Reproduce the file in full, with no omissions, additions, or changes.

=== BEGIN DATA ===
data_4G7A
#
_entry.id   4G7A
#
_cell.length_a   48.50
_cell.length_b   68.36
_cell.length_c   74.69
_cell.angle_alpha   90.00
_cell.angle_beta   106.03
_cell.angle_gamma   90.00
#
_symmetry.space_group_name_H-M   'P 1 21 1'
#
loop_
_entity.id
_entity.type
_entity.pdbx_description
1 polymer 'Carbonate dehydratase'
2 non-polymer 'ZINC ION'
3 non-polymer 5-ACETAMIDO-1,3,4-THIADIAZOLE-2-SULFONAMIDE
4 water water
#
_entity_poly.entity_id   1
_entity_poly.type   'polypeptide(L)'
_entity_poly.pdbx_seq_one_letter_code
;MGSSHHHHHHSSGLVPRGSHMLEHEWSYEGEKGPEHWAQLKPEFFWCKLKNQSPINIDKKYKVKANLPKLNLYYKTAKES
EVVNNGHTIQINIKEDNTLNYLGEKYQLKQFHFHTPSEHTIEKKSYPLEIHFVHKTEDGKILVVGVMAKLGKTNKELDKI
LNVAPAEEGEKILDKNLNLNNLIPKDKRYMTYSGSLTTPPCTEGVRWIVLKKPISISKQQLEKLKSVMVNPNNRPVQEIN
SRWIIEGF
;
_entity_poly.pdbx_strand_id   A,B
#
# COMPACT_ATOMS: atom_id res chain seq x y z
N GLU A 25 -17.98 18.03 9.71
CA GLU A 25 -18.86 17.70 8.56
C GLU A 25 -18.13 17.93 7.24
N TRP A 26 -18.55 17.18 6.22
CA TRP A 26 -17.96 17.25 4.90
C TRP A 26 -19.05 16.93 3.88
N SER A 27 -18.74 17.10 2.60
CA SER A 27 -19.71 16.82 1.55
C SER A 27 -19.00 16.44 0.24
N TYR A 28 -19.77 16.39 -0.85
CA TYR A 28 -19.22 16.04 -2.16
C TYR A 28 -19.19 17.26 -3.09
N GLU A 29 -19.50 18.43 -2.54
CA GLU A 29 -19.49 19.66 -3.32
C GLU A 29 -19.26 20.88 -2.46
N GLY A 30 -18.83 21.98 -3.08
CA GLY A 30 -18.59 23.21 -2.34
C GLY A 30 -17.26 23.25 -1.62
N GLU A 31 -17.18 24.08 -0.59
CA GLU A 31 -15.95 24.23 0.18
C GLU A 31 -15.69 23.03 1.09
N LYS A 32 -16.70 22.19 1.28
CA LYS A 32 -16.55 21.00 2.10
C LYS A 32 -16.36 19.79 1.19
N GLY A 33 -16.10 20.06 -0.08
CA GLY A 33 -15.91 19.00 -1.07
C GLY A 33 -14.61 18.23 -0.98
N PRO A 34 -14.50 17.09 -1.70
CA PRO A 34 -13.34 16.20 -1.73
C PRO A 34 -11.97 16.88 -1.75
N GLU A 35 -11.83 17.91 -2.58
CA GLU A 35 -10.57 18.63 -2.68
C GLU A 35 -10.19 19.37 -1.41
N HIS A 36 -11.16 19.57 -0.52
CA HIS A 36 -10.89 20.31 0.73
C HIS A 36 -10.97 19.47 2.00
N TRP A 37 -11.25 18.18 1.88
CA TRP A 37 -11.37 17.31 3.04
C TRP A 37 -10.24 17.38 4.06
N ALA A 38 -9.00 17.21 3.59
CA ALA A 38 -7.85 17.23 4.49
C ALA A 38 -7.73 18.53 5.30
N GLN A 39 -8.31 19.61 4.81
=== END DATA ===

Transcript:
data_4G7A
#
_entry.id   4G7A
#
_cell.length_a   48.50
_cell.length_b   68.36
_cell.length_c   74.69
_cell.angle_alpha   90.00
_cell.angle_beta   106.03
_cell.angle_gamma   90.00
#
_symmetry.space_group_name_H-M   'P 1 21 1'
#
loop_
_entity.id
_entity.type
_entity.pdbx_description
1 polymer 'Carbonate dehydratase'
2 non-polymer 'ZINC ION'
3 non-polymer 5-ACETAMIDO-1,3,4-THIADIAZOLE-2-SULFONAMIDE
4 water water
#
_entity_poly.entity_id   1
_entity_poly.type   'polypeptide(L)'
_entity_poly.pdbx_seq_one_letter_code
;MGSSHHHHHHSSGLVPRGSHMLEHEWSYEGEKGPEHWAQLKPEFFWCKLKNQSPINIDKKYKVKANLPKLNLYYKTAKES
EVVNNGHTIQINIKEDNTLNYLGEKYQLKQFHFHTPSEHTIEKKSYPLEIHFVHKTEDGKILVVGVMAKLGKTNKELDKI
LNVAPAEEGEKILDKNLNLNNLIPKDKRYMTYSGSLTTPPCTEGVRWIVLKKPISISKQQLEKLKSVMVNPNNRPVQEIN
SRWIIEGF
;
_entity_poly.pdbx_strand_id   A,B
#
# COMPACT_ATOMS: atom_id res chain seq x y z
N GLU A 25 -17.98 18.03 9.71
CA GLU A 25 -18.86 17.70 8.56
C GLU A 25 -18.13 17.93 7.24
N TRP A 26 -18.55 17.18 6.22
CA TRP A 26 -17.96 17.25 4.90
C TRP A 26 -19.05 16.93 3.88
N SER A 27 -18.74 17.10 2.60
CA SER A 27 -19.71 16.82 1.55
C SER A 27 -19.00 16.44 0.24
N TYR A 28 -19.77 16.39 -0.85
CA TYR A 28 -19.22 16.04 -2.16
C TYR A 28 -19.19 17.26 -3.09
N GLU A 29 -19.50 18.43 -2.54
CA GLU A 29 -19.49 19.66 -3.32
C GLU A 29 -19.26 20.88 -2.46
N GLY A 30 -18.83 21.98 -3.08
CA GLY A 30 -18.59 23.21 -2.34
C GLY A 30 -17.26 23.25 -1.62
N GLU A 31 -17.18 24.08 -0.59
CA GLU A 31 -15.95 24.23 0.18
C GLU A 31 -15.69 23.03 1.09
N LYS A 32 -16.70 22.19 1.28
CA LYS A 32 -16.55 21.00 2.10
C LYS A 32 -16.36 19.79 1.19
N GLY A 33 -16.10 20.06 -0.08
CA GLY A 33 -15.91 19.00 -1.07
C GLY A 33 -14.61 18.23 -0.98
N PRO A 34 -14.50 17.09 -1.70
CA PRO A 34 -13.34 16.20 -1.73
C PRO A 34 -11.97 16.88 -1.75
N GLU A 35 -11.83 17.91 -2.58
CA GLU A 35 -10.57 18.63 -2.68
C GLU A 35 -10.19 19.37 -1.41
N HIS A 36 -11.16 19.57 -0.52
CA HIS A 36 -10.89 20.31 0.73
C HIS A 36 -10.97 19.47 2.00
N TRP A 37 -11.25 18.18 1.88
CA TRP A 37 -11.37 17.31 3.04
C TRP A 37 -10.24 17.38 4.06
N ALA A 38 -9.00 17.21 3.59
CA ALA A 38 -7.85 17.23 4.49
C ALA A 38 -7.73 18.53 5.30
N GLN A 39 -8.31 19.61 4.81